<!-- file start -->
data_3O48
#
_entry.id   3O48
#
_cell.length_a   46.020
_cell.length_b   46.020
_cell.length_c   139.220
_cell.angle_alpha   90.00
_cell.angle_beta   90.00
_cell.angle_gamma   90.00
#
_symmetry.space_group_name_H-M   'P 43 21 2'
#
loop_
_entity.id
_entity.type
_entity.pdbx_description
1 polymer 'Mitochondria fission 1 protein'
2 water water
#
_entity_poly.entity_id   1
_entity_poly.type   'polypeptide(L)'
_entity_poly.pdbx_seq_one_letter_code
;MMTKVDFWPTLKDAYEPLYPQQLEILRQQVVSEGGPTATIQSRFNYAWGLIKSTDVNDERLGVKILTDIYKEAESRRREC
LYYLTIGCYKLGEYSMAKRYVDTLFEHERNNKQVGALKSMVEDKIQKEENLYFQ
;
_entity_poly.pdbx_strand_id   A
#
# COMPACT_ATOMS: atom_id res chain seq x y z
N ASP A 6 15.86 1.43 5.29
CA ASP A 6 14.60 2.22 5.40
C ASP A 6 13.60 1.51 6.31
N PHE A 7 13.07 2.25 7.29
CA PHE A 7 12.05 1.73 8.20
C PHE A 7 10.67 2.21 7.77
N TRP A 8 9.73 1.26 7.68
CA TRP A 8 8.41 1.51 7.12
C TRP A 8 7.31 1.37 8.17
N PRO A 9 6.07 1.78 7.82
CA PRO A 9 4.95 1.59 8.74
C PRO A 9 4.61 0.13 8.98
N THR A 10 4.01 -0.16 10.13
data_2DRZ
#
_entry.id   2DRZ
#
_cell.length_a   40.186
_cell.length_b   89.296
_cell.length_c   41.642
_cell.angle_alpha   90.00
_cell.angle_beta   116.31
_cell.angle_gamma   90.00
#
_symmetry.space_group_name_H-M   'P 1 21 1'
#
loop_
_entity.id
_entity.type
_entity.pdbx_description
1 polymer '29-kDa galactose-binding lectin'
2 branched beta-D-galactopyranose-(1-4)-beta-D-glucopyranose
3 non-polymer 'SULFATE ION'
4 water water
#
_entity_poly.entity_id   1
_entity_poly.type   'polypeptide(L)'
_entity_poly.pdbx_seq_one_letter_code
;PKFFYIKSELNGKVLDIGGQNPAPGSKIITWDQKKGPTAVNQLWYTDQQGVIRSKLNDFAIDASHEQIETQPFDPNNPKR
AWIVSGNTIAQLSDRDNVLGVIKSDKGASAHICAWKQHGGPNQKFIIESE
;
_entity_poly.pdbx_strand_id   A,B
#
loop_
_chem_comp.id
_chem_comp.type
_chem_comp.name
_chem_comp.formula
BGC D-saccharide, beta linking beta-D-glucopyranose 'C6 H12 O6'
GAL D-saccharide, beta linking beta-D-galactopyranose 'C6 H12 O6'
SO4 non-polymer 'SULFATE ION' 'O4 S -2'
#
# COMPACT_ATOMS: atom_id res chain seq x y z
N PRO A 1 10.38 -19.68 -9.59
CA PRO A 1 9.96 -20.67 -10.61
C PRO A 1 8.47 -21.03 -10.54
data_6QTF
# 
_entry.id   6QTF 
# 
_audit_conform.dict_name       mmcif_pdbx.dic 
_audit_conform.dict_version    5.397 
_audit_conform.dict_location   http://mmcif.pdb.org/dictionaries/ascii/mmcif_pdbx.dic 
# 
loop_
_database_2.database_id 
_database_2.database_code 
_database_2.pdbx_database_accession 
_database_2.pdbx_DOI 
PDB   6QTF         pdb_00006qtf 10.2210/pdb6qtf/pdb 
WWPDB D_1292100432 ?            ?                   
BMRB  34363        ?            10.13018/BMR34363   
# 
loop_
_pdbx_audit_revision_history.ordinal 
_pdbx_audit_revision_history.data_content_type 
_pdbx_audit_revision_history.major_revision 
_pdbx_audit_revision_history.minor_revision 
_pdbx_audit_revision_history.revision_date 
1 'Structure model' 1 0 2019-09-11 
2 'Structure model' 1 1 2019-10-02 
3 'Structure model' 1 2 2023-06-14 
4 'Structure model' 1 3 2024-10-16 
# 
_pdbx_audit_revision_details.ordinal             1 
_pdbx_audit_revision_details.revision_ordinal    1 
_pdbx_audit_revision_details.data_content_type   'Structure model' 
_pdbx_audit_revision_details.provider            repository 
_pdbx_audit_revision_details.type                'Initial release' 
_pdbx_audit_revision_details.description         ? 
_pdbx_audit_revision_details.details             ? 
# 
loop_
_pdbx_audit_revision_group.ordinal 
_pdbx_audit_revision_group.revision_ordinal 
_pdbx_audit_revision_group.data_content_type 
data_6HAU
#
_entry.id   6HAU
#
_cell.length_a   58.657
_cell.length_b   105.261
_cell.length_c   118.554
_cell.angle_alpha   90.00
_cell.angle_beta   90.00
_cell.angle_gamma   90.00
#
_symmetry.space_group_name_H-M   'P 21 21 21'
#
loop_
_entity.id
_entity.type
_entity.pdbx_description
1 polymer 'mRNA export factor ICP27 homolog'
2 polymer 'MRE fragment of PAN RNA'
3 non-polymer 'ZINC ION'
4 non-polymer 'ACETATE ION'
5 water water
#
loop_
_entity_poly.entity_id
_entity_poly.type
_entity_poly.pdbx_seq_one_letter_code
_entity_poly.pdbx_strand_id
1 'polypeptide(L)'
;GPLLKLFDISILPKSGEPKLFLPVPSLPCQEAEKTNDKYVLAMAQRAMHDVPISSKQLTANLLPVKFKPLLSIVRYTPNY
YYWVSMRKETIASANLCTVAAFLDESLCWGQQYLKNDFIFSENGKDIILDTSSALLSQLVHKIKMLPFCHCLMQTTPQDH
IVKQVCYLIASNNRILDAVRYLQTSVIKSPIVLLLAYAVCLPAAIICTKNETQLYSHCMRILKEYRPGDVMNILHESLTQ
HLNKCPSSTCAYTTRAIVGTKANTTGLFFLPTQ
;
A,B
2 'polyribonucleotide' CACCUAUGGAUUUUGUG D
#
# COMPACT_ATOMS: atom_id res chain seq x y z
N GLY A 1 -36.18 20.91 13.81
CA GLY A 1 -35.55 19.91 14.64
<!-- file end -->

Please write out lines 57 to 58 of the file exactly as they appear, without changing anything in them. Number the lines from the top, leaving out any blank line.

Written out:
_entity.id
_entity.type